Welding Flaw Could Delay Multiple Submarine Programs
On Tuesday, Naval Sea Systems Command announced that a subcontractor for the new Columbia-class ballistic missile submarines has discovered a minor error with potentially major consequences.
Nuclear equipment manufacturer BWX Technologies has discovered a problem with weld quality in the ballistic-missile launch tubes for the subs, NAVSEA said. The issue affects 12 tubes, none of which have been installed. Seven had already been delivered to General Dynamics Electric Boat, the prime contractor for the class, and five were still in construction.
A spokesman for NAVSEA told DefenseNews that the problem appears to be confined to tubes made by BWX, and is not expected to delay the Columbia program. However, it is less clear whether it will have an effect on the timeline for the UK's new Dreadnought-class SSBNs and the next generation of Virginia-class attack submarines, as these two programs also draw on the same tube design.
The Columbia-class is the Navy's highest-priority acquisition program. It is set to replace the service's 18 Ohio-class SSBNs, which provide one element of the U.S. "nuclear triad" of warhead delivery methods, alongside land-launched ballistic missiles and strategic bombers. The oldest Ohios are now in their third decade of service, and the first Columbia-class vessel will not be commissioned until 2031 at the earliest.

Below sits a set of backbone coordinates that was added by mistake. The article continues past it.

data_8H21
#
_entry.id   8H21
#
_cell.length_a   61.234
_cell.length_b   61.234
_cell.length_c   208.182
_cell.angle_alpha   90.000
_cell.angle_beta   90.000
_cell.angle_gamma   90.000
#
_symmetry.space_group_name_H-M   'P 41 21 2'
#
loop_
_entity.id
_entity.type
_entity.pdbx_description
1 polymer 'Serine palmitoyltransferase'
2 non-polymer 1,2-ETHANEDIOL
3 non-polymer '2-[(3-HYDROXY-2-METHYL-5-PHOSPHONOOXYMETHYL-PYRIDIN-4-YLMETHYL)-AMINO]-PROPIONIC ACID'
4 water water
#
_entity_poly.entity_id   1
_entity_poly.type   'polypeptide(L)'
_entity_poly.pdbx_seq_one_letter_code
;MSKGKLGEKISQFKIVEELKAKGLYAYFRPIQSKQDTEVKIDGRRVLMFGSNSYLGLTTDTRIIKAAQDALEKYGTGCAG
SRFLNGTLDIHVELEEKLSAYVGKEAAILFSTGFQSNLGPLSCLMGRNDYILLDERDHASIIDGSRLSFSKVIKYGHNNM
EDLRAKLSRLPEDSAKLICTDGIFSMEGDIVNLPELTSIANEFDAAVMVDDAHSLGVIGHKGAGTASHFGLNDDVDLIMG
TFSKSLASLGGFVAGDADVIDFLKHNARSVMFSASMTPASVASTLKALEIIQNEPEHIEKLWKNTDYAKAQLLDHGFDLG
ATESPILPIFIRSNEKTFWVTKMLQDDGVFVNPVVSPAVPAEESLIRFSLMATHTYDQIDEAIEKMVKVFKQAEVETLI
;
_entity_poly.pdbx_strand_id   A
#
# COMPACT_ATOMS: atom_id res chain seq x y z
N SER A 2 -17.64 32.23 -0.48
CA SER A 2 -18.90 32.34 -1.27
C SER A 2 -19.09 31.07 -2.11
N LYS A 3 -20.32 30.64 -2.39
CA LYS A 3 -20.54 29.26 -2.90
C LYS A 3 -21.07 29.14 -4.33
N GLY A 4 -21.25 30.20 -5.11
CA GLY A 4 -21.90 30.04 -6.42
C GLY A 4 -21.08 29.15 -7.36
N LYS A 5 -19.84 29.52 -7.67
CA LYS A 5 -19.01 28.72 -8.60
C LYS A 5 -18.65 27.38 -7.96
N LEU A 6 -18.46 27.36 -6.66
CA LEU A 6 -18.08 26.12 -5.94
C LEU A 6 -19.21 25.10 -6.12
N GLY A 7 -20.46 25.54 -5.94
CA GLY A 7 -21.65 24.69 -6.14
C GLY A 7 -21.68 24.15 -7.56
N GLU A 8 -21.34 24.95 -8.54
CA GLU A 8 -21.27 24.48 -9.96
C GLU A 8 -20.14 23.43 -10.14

Last December, the Government Accountability Office warned that the Navy risked cost overruns and problems during construction by using a rapid acquisition timetable for the Columbia class. GAO noted that the Navy was moving forward with the detailed design phase for the class without testing several key systems for technological maturity. These included the sub's common missile compartment, which houses the missile tubes.